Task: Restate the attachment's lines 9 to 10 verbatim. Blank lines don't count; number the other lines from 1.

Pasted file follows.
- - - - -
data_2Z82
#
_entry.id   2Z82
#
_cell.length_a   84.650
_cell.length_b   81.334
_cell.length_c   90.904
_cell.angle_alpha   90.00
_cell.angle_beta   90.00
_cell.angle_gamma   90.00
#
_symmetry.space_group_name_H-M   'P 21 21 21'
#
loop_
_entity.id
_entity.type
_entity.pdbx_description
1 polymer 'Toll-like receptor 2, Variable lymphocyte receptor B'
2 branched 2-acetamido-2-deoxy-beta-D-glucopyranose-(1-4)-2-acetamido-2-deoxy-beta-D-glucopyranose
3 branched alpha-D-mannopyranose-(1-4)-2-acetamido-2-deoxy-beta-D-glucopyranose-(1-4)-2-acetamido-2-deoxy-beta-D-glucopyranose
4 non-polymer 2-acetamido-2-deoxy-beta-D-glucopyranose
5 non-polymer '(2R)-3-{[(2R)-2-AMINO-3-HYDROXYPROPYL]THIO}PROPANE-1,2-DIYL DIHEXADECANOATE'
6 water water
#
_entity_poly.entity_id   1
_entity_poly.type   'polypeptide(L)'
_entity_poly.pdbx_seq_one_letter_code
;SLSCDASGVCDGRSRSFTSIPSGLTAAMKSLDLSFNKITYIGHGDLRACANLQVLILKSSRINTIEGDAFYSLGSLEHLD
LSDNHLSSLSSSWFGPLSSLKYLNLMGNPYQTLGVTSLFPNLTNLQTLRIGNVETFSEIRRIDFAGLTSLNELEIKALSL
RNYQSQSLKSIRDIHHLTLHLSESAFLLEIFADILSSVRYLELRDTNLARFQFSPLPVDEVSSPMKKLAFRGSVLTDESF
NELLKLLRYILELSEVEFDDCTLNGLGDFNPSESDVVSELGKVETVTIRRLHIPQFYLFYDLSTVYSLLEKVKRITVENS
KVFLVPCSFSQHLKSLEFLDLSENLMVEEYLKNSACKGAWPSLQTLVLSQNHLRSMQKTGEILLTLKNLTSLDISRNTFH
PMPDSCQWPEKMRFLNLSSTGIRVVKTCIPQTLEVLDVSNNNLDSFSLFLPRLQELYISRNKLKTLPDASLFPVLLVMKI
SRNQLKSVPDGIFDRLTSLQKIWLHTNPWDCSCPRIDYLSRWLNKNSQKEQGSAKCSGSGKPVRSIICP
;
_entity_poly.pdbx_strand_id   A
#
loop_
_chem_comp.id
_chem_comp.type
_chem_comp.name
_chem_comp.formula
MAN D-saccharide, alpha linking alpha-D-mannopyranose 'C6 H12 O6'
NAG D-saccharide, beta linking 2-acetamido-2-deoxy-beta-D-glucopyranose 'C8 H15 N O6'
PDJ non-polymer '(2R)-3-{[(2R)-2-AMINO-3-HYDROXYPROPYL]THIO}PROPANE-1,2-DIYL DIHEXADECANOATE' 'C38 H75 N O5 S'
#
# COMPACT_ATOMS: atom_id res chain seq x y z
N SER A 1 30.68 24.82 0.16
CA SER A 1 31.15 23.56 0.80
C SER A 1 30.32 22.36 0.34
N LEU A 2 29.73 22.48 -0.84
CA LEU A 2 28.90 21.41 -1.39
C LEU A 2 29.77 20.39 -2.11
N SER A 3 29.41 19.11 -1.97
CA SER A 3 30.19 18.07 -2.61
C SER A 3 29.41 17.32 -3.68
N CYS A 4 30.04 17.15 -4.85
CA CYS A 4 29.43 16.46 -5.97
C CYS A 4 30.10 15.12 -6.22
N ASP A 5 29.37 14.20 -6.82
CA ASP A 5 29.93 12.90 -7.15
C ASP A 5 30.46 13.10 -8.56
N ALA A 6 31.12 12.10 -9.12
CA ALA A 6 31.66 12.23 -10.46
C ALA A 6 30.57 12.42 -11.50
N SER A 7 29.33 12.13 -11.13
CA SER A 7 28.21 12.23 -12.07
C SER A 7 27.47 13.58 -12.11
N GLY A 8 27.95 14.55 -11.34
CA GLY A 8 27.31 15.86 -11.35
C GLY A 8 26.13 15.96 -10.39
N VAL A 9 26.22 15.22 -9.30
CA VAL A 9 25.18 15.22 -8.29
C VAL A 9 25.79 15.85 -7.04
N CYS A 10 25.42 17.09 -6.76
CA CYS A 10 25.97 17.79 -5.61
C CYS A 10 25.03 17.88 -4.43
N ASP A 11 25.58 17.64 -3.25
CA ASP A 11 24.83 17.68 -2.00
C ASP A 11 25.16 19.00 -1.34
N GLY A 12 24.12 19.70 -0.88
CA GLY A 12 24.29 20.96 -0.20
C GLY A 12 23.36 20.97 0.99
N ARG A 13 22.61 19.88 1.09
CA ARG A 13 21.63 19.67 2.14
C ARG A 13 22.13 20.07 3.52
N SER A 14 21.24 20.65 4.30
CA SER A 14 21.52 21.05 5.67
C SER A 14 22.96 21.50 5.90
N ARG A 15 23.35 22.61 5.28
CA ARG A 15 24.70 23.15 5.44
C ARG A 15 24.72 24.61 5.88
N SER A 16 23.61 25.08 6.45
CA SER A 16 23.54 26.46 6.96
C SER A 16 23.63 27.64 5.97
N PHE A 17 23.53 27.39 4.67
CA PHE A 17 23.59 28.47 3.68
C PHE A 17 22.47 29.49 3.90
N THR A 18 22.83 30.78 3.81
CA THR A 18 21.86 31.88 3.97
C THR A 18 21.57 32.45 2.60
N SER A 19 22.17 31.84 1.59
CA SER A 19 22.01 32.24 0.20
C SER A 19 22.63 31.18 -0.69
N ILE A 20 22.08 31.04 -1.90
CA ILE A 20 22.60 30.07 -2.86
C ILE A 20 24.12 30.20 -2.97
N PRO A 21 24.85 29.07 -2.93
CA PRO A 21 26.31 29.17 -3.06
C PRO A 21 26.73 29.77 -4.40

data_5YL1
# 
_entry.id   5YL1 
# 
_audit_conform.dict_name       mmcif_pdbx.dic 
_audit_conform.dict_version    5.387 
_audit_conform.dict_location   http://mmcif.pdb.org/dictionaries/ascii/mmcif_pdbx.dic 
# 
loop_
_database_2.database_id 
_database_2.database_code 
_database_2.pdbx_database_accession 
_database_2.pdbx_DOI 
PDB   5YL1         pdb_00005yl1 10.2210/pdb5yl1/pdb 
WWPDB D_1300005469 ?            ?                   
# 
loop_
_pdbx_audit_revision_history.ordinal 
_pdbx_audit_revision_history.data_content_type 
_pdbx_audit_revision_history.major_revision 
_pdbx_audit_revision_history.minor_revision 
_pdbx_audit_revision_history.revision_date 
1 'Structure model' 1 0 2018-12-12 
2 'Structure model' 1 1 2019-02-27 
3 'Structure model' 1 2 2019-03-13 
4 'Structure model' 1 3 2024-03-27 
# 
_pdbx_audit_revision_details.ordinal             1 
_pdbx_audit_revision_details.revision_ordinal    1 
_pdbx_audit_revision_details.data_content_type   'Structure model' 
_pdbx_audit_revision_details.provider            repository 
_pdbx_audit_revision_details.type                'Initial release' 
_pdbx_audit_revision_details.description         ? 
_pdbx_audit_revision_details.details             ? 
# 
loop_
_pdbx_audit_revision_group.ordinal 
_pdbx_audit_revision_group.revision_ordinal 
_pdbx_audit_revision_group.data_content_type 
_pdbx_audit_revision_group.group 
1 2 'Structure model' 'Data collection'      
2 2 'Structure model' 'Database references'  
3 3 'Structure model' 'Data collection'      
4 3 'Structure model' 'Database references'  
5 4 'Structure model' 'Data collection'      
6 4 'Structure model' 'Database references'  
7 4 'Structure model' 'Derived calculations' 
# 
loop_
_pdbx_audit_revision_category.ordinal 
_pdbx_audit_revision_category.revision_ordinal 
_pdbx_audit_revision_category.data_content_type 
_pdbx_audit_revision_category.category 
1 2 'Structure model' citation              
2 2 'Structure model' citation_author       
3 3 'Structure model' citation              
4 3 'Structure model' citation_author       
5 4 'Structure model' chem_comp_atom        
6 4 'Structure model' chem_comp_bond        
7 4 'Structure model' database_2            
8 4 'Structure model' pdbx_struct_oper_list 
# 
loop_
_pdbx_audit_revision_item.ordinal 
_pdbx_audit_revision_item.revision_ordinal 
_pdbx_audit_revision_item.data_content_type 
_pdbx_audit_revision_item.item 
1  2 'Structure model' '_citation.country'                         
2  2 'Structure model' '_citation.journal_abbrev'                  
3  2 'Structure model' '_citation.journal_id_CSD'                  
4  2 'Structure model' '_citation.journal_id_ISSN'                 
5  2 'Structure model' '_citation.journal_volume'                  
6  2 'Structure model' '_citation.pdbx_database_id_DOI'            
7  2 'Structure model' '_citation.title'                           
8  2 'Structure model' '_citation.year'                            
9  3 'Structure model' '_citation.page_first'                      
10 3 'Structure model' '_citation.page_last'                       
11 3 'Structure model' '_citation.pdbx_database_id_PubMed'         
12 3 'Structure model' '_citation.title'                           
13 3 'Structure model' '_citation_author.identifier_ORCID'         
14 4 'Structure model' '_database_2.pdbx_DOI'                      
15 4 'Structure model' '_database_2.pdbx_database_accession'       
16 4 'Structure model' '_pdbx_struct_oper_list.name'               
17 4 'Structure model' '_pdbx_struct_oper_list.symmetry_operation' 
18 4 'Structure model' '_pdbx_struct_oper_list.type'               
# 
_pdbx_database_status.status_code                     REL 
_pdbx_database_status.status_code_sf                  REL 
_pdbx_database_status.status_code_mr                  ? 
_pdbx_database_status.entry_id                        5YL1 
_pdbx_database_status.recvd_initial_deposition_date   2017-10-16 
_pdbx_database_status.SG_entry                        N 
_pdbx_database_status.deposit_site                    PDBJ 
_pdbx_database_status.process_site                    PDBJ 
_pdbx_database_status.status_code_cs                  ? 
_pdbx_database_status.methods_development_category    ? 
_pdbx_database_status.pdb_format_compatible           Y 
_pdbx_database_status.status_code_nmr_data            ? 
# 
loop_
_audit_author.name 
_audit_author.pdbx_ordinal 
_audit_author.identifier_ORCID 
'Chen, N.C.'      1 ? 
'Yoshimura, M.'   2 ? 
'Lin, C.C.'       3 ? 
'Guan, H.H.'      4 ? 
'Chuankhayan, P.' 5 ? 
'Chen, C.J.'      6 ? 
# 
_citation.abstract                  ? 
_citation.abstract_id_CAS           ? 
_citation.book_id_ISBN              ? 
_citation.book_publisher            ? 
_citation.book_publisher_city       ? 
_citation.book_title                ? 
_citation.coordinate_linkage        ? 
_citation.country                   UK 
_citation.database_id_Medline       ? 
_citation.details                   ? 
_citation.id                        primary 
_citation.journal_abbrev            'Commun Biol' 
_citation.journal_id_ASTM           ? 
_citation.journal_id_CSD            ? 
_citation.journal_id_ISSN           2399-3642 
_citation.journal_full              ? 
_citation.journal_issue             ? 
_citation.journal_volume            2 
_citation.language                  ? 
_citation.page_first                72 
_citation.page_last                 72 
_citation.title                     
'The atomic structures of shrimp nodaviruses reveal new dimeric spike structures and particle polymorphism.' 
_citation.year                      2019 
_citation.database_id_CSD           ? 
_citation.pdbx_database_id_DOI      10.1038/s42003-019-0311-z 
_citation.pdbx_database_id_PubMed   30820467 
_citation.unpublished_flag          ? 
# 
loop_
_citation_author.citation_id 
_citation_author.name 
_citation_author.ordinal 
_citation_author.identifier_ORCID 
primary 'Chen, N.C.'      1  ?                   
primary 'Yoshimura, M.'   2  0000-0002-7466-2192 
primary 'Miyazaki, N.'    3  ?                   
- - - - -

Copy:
_cell.angle_beta   90.00
_cell.angle_gamma   90.00